BOOT CAMP 467 (13/03/07)
Video Tape to PC to DVD part 4
Last week we looked at some of the leading
commercial video editing and DVD authoring programs but I also promised to show
you how to edit your analogue video recordings from a camcorder or VCR and burn
a DVD using only free software. So let’s quickly run through what you need,
starting with the PC.
Personally I wouldn’t attempt to edit a video
recording on a machine with a processor slower than 2GHz, less than 512Mb of
RAM, a minimum of 30Gb free hard disc space and not forgetting that it needs a
DVD writer. You might get away with a lower spec but there’s a greater chance
you‘ll end up with jumpy or jittery recording.
Unless you are planning to get into video
editing in a big way then a simple analogue video capture device, like the Belkin
DVD Creator or Pinnacle
Dazzle, which plugs into a spare USB socket, does a very decent job. As I
indicated last week the software we’ll be using is Video DVD
Maker Free and Windows Movie Maker (version 2 or later).
If you are using a single hard drive setup (see
part 1, Boot Camp 464) run the Windows Defrag utility before you start
recording in earnest and see also this week’s Top Tip.
If you haven’t already installed your capture
device now is the time to do it. Plug it in and Windows asks you to load the
driver disc. When it has finished you can download and install Video DVD Maker
Free. Afterwards reboot the PC and check that everything is working properly.
Connect the audio and video cables from your ‘source’ VCR or camcorder to the
capture device, switch it on and pop in a tape.
You can use either Video DVD Maker or Windows
Movie Maker to record video on your PC. I have used both and prefer Video DVD
Maker but I suggest that you try both, make a couple of test recordings and
compare the results.
We’ll run through the setup procedures for both
programs. First Windows Movie Maker and you will find it on the All Programs
list on the Start menu. If not go to Start > Programs > Accessories.
After it has opened, under Capture Video click
‘Capture from Video Device’ to launch a ‘Wizard’ helper program. Select your
capture device and make sure it is also selected under Audio Device. The Video
Input Source should read ‘Composite’ (unless you are using an S-Video
connection). Click the Configure button then Video Settings and check that the
Video Standard is set to PAL-I, output size is 640 x 480 and the quality slider
should be on the far right. Click OK to exit the box and on the Wizard page
Stick with the defaults or give your recording
a new name and choose where it will be saved on your hard drive. Click Next and
this is where you set recording quality. The default ‘Best quality for playback
on my computer’ is okay if your recordings are a bit whiskery or you only plan
to view them on your PC, otherwise select Other Settings and on the drop-down
menu choose ‘High Quality Video (Large), but once again it’s worth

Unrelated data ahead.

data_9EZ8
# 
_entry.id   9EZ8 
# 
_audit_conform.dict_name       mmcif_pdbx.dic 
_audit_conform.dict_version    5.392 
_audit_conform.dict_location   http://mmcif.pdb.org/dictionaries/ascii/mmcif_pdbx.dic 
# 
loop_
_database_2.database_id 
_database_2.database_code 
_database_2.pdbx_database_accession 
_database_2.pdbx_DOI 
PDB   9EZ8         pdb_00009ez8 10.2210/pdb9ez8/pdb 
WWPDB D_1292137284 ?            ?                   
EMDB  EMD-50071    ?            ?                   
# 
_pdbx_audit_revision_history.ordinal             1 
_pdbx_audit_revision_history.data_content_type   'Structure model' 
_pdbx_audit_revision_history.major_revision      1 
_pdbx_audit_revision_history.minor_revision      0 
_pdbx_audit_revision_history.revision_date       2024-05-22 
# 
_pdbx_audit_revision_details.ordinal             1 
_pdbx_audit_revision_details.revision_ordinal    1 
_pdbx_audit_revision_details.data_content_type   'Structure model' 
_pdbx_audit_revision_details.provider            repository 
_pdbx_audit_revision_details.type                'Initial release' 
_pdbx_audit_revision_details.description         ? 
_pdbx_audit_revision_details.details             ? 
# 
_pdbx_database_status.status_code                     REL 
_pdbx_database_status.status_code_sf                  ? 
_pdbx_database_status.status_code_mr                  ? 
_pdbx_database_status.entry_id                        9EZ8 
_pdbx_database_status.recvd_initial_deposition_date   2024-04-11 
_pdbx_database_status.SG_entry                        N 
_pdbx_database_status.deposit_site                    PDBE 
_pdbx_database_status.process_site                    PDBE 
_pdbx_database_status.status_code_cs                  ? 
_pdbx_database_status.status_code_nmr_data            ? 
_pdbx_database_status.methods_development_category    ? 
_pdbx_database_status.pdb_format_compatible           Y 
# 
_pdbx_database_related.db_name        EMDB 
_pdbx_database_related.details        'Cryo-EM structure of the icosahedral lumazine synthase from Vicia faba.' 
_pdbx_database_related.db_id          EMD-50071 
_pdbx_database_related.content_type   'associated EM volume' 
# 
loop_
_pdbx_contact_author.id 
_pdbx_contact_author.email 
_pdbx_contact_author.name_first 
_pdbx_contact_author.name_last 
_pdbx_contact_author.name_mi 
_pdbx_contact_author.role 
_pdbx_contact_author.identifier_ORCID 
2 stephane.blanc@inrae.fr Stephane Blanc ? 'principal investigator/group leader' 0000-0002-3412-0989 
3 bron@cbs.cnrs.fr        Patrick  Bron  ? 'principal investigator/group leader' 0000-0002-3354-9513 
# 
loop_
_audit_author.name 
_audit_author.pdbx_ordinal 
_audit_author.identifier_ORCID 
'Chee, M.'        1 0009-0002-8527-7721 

experimenting with the alternatives. Click Next and the Preview window opens,
set your camcorder or VCR to play and the picture should appear, if not go back
and check the cables and connections.
With the VCR or camcorder playing you can make
a short test recording (at this stage uncheck the option ‘Create Clips when
Wizard Finishes). Click Start Capture, let it run for a minute or two then
click Stop Capture followed by Finish and your recording appears as a ‘clip’,
which you can play back in Movie Maker. However, you will get a much better
idea of the quality by locating the WMV file in My Computer or Windows Explorer
and double-clicking on it. This opens Windows Media Player and playback starts
Capture setup for Video DVD Maker is slightly
different. Launch the program click the Capture button, and your capture device
should be displayed on the Video and Audio drop-down menus. Click the Settings
button and on the Video Decoder tab check that PAL-I is selected. Finally click
the Settings link and this displays your capture device Properties. PAL-I
should be selected and the quality slider (if shown) is set to maximum
To make a short test recording click the Start
button, wait a couple of seconds then press the play key on the camcorder or
VCR and recording begins. Leave it running for a minute or two then click Stop.
The location of your recording (an AVI file) is displayed just above the Start
button. Close Video DVD Maker, navigate to the file, double click on it and as
before Windows Media Player opens and the recording starts to play. If you want
to try some alternative settings click the Setup icon and this leads to a set
of options for naming your video file and changing video compression settings
Next Week – Video Tape to PC to DVD part 5
Part 1 2 3 5 6
Audio Video Interleave, Windows standard multimedia ‘container’
format for video and audio files
Line - analogue 625-line/50Hz colour TV system used in UK and throughout much
Windows Media Video, proprietary Microsoft AV container format
based on the industry standard MPEG-4 compression codec
TIP OF THE WEEK
Unless you have a super fast dual-processor PC
with lots of memory you should always exit any running programs before you
start recording video. It is also a good idea to disconnect from the Internet
or unplug your modem and switch off your screensaver as you are going to need
your processor to concentrate on this one very demanding task. Any
interruptions, however brief, can cause errors and this is even more important
when you come to the DVD burning stage.
© R. Maybury 2006, 0703